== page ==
Vicarious birth trauma affects maternity service provision

These issues not only affect those giving birth, but also staff. In our training to HCPs we often hear how local guidelines (particularly those developed during COVID-19) and staffing pressures require staff to work in ways they feel is counter to safe care. Birth trauma prevails in maternity care as moral injury among staff. Research shows many midwives leaving the profession.[6]


We know that birth trauma is avoidable and there are steps that can be taken to prevent and minimise it. In summary:

  • The rights of women and birthing people must be centred in how maternity services are funded, delivered, designed, managed and regulated so that bodily autonomy, self-agency and informed decisions are respected.
  • All decisions made by Trusts must take account of the disproportionate impact on some women and birthing people including Black and Brown women and birthing people, LGBTQIA+ people and those with additional and specific needs such as those living with trauma, disabilities, and/or neurodiversity.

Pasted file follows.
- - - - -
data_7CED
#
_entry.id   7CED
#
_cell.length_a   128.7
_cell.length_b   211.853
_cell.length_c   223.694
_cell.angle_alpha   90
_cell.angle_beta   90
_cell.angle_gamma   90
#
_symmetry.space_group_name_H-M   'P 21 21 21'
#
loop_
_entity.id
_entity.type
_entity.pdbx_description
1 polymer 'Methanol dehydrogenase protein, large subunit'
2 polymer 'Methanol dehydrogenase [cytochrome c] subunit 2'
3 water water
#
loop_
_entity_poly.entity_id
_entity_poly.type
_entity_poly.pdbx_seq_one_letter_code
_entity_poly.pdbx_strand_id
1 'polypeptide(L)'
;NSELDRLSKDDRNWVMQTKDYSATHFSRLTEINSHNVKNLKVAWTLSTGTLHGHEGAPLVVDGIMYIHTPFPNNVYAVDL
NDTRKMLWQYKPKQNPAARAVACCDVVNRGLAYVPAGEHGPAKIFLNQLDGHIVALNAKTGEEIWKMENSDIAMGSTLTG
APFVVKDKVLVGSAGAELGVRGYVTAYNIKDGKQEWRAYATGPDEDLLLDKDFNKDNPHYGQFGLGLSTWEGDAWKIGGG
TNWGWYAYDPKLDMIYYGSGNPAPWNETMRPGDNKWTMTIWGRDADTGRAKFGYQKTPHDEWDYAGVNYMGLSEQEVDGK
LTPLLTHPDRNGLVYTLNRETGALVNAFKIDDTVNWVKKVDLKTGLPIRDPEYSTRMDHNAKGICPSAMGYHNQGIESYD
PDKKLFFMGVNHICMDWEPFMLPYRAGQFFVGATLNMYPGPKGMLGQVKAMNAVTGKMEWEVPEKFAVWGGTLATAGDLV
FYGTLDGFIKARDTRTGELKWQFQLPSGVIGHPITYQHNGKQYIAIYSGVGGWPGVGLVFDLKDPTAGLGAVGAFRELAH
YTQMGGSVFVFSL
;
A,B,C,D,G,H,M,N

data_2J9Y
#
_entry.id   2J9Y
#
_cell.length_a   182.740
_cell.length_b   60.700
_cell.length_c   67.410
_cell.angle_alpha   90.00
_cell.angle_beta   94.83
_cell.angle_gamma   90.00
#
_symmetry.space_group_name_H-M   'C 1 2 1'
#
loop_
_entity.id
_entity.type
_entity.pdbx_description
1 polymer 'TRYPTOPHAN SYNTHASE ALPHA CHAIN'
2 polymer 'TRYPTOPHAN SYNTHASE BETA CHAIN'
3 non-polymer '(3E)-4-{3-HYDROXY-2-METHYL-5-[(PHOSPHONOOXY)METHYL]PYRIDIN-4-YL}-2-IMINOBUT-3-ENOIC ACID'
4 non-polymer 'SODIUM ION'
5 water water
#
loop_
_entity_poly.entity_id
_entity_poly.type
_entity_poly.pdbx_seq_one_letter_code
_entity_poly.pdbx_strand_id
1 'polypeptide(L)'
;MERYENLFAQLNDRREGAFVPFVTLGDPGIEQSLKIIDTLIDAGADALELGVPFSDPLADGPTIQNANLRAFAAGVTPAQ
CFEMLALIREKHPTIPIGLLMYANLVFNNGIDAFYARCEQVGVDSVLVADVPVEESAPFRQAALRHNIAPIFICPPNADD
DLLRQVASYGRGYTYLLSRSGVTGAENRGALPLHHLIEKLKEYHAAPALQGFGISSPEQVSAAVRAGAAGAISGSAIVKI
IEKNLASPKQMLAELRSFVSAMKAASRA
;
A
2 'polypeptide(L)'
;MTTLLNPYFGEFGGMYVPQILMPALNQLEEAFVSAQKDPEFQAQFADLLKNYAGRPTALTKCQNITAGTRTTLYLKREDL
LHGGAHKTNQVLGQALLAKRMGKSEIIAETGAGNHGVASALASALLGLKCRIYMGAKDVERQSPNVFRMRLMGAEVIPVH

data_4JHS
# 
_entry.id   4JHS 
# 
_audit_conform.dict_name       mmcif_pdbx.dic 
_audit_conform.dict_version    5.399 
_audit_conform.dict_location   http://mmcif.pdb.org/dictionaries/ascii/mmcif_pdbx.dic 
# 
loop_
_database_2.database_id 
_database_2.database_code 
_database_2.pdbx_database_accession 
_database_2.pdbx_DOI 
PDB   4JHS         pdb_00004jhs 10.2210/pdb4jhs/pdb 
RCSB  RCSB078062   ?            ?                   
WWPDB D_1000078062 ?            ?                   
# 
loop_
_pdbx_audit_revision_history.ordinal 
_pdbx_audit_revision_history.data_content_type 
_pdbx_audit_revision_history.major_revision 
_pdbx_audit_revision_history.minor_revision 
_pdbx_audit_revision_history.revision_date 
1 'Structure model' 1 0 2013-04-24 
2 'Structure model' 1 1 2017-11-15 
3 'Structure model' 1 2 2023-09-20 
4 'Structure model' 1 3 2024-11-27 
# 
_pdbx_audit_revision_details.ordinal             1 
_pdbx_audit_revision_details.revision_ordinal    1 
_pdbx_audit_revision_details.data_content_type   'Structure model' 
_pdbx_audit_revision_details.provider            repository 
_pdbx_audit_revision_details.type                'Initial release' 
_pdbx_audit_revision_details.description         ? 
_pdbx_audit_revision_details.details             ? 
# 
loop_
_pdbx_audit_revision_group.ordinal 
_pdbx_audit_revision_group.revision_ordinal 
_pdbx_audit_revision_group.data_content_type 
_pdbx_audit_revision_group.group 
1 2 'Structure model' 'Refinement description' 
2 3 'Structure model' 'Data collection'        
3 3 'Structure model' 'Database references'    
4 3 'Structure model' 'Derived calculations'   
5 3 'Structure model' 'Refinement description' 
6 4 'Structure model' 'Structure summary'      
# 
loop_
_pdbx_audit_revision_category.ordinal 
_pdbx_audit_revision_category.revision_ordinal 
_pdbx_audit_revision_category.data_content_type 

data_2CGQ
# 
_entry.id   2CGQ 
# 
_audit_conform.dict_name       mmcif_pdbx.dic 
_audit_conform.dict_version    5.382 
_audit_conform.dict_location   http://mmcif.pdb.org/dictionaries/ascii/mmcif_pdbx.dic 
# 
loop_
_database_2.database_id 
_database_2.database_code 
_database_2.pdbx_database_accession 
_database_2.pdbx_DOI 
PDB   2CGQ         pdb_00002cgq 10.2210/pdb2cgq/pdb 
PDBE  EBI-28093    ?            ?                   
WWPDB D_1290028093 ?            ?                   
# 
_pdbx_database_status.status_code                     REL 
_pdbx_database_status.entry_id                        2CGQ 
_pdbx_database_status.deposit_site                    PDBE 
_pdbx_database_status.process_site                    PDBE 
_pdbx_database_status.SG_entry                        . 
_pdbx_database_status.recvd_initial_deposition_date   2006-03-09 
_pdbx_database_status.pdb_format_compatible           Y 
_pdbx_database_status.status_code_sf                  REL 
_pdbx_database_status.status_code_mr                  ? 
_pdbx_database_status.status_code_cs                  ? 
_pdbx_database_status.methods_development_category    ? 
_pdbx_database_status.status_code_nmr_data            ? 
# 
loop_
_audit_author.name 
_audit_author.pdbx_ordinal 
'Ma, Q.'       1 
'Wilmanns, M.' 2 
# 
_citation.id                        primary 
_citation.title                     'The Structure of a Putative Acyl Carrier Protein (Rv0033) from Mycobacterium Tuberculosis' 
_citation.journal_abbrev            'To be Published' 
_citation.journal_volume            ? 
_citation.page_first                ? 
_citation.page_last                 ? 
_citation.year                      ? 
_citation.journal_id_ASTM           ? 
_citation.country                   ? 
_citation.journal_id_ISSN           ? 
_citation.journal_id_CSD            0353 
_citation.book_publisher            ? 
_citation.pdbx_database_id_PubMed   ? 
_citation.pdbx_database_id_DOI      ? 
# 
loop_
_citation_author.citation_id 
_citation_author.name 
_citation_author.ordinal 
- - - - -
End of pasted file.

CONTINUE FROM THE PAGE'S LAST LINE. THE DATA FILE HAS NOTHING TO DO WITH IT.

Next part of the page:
• Interpreting services must be high quality and appropriately regulated so healthcare professionals have the necessary tools to ensure that pregnant people can have the information they need to make informed decisions.
  • Rights-respecting care cannot be delivered without sufficient and meaningful investment in maternity services and transparency in decision-making.

[1] Inquiry into racial injustice in maternity care – Birthrights

[2] Ockenden review: summary of findings, conclusions and essential actions – GOV.UK (www.gov.uk)

[3] State of the Nation Report | MBRRACE-UK (le.ac.uk);

Maternal mortality rates in eight European countries with enhanced surveillance systems;

MBRRACE – UK Saving Lives, Improving Mothers’ Care

[4] Inquiry into racial justice in maternity care – Birthrights

[5] Cook K. & Loomis C. 2012. The Impact of Choice and Control on Women’s Childbirth Experiences. The Journal of Perinatal Education, 21, 158-168.

[6] The Nursing and Midwifery Council (nmc.org.uk)